Findings indicate fossilized teeth and tools could be from crucial evolutionary period when Homo Ergaster-Erectus evolved into Homo Sapiens








Entrance to cave

Entrance to cave Dovrut Rosh Ha’ayin

Archeologists exploring the Qesem cave near the Tel Aviv suburb of Rosh Ha’ayin have made discoveries that could prove to have at least as much scientific importance as those made by Louis and Richard Leakey, Raymond Dart and Donald Johanson. 

Some of the findings go back as far as 1.5 million years ago, but the most interesting and potentially most important ones are from approximately 200,000-400,000 years ago.

These include a range of stone tools fabricated from nearby flint deposits and animal bones, and a dozen teeth clearly belonging to whoever made and used those tools.

The teeth show strong evidence of belonging to a hereto unknown species of Homo, far more evolved than Homo Erectus, but not quite at the level of us Homo Sapiens and our close cousin Homo Neanderthalensis, both of whose remains have been discovered in other caves relatively (30 -60 miles) nearby.

The technology level of the tools, and the advanced recycling of raw materials are clear evidence of capabilities beyond those Homo Erectus is believed to have possessed.

Until now, the earliest findings of Homo Sapiens are from approximately 200,000 years ago. They were discovered in South Africa, where many important finds pertaining to human evolution have been found.

The Rosh Ha’ayin findings show capabilities comparable with those from 200,000 years ago. The teeth also show they belonged to a being far closer to Homo Sapiens than to Homo Erectus, very possibly the long sought after proto Homo Sapiens and Homo Neanderthalensis, from whom both derived.      

Researchers believe that a changing environment jump-started Homo Erectus into a more advanced mode, the one from which Homo Sapiens and Homo Neanderthals would emerge. Climatic changes in the Middle East caused elephants, which had been the prime food source of Homo Erectus to become extinct in the area.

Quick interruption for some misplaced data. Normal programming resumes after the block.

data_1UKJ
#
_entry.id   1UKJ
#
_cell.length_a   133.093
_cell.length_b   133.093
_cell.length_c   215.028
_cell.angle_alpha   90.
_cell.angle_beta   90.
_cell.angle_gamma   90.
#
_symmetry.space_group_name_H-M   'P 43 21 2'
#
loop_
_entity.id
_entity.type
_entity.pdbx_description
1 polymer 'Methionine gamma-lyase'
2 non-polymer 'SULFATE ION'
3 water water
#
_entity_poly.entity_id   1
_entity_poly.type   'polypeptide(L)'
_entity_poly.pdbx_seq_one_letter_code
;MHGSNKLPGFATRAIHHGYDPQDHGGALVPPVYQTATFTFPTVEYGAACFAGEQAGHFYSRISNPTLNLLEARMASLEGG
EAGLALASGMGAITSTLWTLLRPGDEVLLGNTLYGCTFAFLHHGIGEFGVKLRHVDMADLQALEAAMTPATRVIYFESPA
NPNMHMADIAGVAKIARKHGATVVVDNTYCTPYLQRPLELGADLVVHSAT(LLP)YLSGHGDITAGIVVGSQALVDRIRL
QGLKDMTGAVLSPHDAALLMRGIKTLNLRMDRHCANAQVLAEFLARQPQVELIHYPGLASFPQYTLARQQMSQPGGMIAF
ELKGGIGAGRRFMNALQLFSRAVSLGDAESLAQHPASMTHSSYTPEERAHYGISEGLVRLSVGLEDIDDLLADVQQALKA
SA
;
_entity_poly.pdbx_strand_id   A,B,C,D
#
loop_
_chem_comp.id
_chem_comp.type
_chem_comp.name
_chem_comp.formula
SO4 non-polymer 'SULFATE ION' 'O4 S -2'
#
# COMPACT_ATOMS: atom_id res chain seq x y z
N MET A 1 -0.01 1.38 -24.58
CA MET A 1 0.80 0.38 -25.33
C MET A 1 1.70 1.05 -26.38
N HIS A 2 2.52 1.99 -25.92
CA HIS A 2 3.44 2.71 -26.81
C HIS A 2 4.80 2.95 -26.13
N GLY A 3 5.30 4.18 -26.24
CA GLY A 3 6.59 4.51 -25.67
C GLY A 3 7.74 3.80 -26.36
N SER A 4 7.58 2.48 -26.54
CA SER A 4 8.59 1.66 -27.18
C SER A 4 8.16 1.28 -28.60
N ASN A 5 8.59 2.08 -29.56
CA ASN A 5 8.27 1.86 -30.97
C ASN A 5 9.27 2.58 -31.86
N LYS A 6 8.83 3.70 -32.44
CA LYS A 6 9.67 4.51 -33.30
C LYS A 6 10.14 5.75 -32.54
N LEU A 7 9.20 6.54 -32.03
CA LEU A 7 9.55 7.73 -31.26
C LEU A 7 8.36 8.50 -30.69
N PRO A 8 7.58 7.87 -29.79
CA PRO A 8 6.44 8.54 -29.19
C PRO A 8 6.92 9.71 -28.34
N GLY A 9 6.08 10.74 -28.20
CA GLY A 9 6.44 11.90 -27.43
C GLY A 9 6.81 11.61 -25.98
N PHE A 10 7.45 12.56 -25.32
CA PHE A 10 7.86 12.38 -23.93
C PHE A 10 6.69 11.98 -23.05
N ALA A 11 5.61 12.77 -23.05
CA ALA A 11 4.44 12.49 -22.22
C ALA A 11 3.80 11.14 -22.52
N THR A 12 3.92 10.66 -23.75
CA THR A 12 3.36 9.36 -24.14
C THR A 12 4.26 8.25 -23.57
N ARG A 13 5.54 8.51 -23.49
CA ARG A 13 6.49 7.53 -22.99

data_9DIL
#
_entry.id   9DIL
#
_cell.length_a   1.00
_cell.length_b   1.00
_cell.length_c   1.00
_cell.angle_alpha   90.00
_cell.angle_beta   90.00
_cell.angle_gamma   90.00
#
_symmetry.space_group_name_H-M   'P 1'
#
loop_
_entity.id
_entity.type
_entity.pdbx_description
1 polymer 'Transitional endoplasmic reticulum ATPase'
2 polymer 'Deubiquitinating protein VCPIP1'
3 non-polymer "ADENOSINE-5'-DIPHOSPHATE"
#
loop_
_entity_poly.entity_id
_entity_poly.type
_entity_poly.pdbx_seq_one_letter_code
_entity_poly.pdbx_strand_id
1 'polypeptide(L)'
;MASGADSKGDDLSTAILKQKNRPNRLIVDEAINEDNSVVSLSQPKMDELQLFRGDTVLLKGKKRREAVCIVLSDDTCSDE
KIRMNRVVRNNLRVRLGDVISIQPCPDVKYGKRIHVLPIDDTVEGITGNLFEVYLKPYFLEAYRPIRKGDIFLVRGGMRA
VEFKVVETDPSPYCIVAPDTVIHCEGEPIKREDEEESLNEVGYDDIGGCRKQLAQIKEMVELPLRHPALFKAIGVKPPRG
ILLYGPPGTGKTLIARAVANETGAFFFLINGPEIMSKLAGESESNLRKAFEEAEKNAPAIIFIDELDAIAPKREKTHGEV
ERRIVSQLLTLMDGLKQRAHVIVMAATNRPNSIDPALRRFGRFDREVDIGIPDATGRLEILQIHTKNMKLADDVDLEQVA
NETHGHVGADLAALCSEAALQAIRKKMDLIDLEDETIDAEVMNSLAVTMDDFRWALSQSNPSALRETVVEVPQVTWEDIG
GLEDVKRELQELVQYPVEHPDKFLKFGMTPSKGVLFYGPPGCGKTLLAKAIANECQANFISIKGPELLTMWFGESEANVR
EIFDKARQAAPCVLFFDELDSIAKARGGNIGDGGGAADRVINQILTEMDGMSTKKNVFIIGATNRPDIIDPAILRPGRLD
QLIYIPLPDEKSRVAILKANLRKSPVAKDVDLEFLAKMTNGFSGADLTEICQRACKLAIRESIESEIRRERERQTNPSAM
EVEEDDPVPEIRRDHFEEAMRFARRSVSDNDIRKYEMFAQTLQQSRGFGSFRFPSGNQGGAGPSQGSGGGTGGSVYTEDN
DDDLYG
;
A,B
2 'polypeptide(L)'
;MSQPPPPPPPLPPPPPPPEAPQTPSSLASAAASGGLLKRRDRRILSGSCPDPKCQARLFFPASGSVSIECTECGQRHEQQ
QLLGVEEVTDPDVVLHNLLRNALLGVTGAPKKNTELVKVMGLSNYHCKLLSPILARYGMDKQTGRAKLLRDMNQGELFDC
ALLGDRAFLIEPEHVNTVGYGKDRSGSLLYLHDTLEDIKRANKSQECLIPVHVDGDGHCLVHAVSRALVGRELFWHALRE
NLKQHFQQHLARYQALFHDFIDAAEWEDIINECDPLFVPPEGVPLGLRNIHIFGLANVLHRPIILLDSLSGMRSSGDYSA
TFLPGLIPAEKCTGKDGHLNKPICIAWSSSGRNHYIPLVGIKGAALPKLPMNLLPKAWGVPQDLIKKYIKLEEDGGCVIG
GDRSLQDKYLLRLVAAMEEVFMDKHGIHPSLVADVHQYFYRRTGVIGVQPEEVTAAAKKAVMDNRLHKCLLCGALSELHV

This meant they had to adapt from hunting elephants to hunting deer. This is much more challenging. Deer are smaller, swifter and more elusive, making them harder to hunt. This meant better weapons were required. Since it takes over 50 deer to provide meat equal to one elephant, hunting forays had to become much more frequent. 

The response to these challenges was expedited development.  Homo Erectus emerged in Africa approximately 1.5-1.8 million years ago, and remained almost unchanged for at least a million years, with a brain size of around 1,000 cc (Homo Sapiens’ brain size is 1,350 cc). Based on their preliminary findings, researchers believe the brains of the early humans who inhabited the cave and made the tools were significantly bigger than that of Homo Erectus, and almost equal to ours.

Their improved brains enabled them to begin crafting sharp tools from flint, racing ahead of their time and their Homo Erectus contemporaries in Europe and Africa.

In addition, the findings have confirmed that Qesem cave is the earliest known site of organized cooking. “These people systematically used fire for cooking like we turn on the gas”, said Barkai. Home Erectus knew how to make use of fire, but had not mastered it the way these people had, a capability until now thought to be the sole domain of Homo Sapiens, Homo Neanderthalensis and the relatively recently discovered Denisovans.  “This was the high technology of the ancient man,” said Professor Barkai, who has been leading the dig. 

The findings indicate that life at Qesem cave was highly organized. Different areas served different functions, there was a kitchen, a workshop and an area where children were taught tool making.

 According to Professor Barkai, these early humans developed an independent, local culture that stretched across the territory that now includes Israel, Jordan, Lebanon and Syria.

“Evidence of some of the same behaviors and capabilities have been found as far away as Syria, which indicates there was some level of communications and interactions between early human populations in the region”. “I cannot explain how”, he said. “There obviously did not have Wi-Fi, but they were in touch with each other.”